Forums: Skydiving: General Skydiving Discussions:
Most athletic skydiving discipline?

 


i_like_ceviche  (A 84045)

Sep 24, 2017, 10:38 AM
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Most athletic skydiving discipline? Can't Post

New skydiver here. Since I'm new to the sport, I'm spending a lot of time thinking about where I might go with it and where it might take me. I'm wondering what's the most athletically-demanding discipline in skydiving? Is there anything that especially works certain muscle groups or is more of a workout than other things I might focus on. Didn't get into this to work out at all but just curious.


unkulunkulu  (D License)

Sep 24, 2017, 12:25 PM
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Re: [i_like_ceviche] Most athletic skydiving discipline? [In reply to] Can't Post

Your profile shows russian flag. There's this thing called parachute-athletic triathlon or something. But it's a bit old fashioned i would say, gets accuracy from skydiving. I can say that vfs can get quite demanding physically.. But that's mostly training/technique issue, gets better over time.
Freeflying in general gives a strong incentive to stay in shape including stretching.


headcase  (B 9)

Sep 24, 2017, 12:25 PM
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Packing Wink


unkulunkulu  (D License)

Sep 24, 2017, 12:27 PM
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Re: [headcase] Most athletic skydiving discipline? [In reply to] Can't Post

headcase wrote:
Packing Wink
oh, forget what i just said. This ^^ Blush


countzero  (D 32712)

Sep 24, 2017, 1:25 PM
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Re: [i_like_ceviche] Most athletic skydiving discipline? [In reply to] Can't Post

4 way canopy formation sequential- actively flying (pulling on risers, toggles) for upwards of 10 minutes. Works out upper body and arms.

Wing suiting- last longer than normal free fall, works out your core and arms keeping things extended to keep flying efficiently.


councilman24  (D 8631)

Sep 24, 2017, 2:10 PM
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We don't do this to be athletes. We do it because the earth sucks and the airplane engines do all the work.WinkTongueAngelic


pterodactyl1986  (Student)

Sep 25, 2017, 7:54 AM
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Re: [i_like_ceviche] Most athletic skydiving discipline? [In reply to] Can't Post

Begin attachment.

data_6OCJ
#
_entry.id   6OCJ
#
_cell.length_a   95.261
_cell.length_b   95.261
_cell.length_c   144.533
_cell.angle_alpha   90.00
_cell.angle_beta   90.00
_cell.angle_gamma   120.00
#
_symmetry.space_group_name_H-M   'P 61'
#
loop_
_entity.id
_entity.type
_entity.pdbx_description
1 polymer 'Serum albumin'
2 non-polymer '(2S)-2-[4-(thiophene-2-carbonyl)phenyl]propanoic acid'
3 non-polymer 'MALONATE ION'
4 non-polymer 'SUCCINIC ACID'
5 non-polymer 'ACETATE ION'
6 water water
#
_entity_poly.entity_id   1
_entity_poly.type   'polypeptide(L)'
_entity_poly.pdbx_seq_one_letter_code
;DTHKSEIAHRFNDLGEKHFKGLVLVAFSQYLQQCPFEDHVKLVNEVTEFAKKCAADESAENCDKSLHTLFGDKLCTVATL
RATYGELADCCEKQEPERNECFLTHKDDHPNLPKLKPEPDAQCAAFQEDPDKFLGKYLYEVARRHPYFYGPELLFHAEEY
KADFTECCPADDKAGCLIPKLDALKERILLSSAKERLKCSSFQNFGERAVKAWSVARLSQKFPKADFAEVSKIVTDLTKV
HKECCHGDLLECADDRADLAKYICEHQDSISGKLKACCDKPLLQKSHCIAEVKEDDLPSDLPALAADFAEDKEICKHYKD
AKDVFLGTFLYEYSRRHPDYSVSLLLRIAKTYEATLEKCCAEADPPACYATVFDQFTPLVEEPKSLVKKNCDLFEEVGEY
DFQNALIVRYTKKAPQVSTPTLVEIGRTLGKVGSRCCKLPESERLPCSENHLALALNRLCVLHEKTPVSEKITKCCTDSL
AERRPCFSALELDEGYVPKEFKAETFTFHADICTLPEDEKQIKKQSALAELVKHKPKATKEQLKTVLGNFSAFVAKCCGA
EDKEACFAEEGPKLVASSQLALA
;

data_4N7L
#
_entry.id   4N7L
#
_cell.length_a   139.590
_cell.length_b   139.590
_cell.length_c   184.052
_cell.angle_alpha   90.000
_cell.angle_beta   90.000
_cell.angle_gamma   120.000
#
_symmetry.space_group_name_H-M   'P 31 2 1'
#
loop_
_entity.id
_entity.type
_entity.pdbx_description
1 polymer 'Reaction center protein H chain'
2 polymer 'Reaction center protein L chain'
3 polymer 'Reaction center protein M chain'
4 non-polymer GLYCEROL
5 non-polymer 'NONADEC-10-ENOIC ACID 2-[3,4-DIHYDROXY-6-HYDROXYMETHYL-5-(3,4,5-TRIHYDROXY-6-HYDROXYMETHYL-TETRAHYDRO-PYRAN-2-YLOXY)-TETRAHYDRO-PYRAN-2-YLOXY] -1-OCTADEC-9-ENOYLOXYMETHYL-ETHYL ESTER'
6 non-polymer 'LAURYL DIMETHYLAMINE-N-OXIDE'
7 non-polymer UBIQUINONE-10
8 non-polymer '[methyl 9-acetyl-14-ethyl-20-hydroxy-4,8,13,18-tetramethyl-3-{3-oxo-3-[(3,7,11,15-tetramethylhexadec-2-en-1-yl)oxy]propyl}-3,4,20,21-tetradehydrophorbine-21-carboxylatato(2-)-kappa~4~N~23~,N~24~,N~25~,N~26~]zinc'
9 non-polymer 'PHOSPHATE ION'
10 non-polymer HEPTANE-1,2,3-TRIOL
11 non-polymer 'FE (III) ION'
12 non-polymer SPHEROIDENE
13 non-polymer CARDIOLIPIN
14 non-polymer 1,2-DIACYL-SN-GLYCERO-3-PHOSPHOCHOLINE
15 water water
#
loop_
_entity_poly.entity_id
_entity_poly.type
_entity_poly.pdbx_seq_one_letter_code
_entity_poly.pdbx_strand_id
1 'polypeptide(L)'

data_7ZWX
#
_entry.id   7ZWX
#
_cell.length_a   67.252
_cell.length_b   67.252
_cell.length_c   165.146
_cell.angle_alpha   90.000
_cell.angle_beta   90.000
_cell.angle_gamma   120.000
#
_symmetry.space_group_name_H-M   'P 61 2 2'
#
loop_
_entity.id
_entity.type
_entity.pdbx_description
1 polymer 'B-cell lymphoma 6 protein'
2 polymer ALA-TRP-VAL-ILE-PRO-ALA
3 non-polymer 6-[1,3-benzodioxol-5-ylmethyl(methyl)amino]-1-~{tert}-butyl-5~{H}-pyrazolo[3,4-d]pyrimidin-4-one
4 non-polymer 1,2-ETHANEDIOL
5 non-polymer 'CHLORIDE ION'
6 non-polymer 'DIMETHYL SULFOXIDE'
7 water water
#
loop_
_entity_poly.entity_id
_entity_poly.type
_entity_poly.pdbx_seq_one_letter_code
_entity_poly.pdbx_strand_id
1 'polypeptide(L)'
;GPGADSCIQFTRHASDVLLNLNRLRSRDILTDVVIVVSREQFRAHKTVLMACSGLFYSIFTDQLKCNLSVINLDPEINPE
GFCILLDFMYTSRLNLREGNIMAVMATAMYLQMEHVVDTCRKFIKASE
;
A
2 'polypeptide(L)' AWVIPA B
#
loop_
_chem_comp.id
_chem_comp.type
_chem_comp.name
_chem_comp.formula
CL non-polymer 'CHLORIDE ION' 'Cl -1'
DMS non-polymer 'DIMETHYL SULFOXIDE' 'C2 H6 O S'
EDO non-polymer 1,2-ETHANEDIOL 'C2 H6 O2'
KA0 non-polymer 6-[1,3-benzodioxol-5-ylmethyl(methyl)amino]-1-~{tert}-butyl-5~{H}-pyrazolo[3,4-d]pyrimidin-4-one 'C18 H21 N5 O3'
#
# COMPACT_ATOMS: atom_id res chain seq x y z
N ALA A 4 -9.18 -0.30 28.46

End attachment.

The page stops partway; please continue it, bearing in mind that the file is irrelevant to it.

I have not done it yet, but I imagine it would be wingsuiting.

4-7 Minutes of holding your core and your arms can be grueling on the body. Hell I know a few rounds of Muay Thai whoops my ass, so I can only imagine the kind of conditioning you need to fight shoulder fatigue at the more extreme end of the spectrum


i_like_ceviche  (A 84045)

Sep 25, 2017, 8:10 AM
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Re: [councilman24] Most athletic skydiving discipline? [In reply to] Can't Post

Haha, no we definitely don't. But as long as we're calling it a sport, it just got me thinking about what are the most athletic aspects about it, if any. After my 2nd jump, I had all kinds of neck stiffness and minor whiplash. Could be from deployment shock and my musculature just not being accustomed to the G forces, or from being in a crap body position when I pulled, or from a rough landing on that second jump (1st flare all the way down at 3 meters, oops, unflare all the way back up again, 2nd flare all the way down at 1 meter, oops, this looks wrong, unflare!). Whatever the case, I took the entire next day off to sip margaritas and enjoy massage. I really couldn't lift my head unless I used my hands to assist my neck. So yeah, like in any sport, you can get hurt, but does any of it actually work the body? I'd imagine tunnel is also a bit of a workout? I remember from my first (and only, so far) 10-minute session, my arms were sort of feeling it the next day...


Lightning126

Sep 25, 2017, 9:49 AM
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Re: [countzero] Most athletic skydiving discipline? [In reply to] Can't Post

countzero wrote:
4 way canopy formation sequential- actively flying (pulling on risers, toggles) for upwards of 10 minutes. Works out upper body and arms.

Wing suiting- last longer than normal free fall, works out your core and arms keeping things extended to keep flying efficiently.

Having done both, I second the post.


pamrussell  (D 907)

Sep 25, 2017, 12:02 PM
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Re: [i_like_ceviche] Most athletic skydiving discipline? [In reply to] Can't Post

Static line instruction at a Cessna dz


councilman24  (D 8631)

Sep 25, 2017, 8:46 PM
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Re: [pamrussell] Most athletic skydiving discipline? [In reply to] Can't Post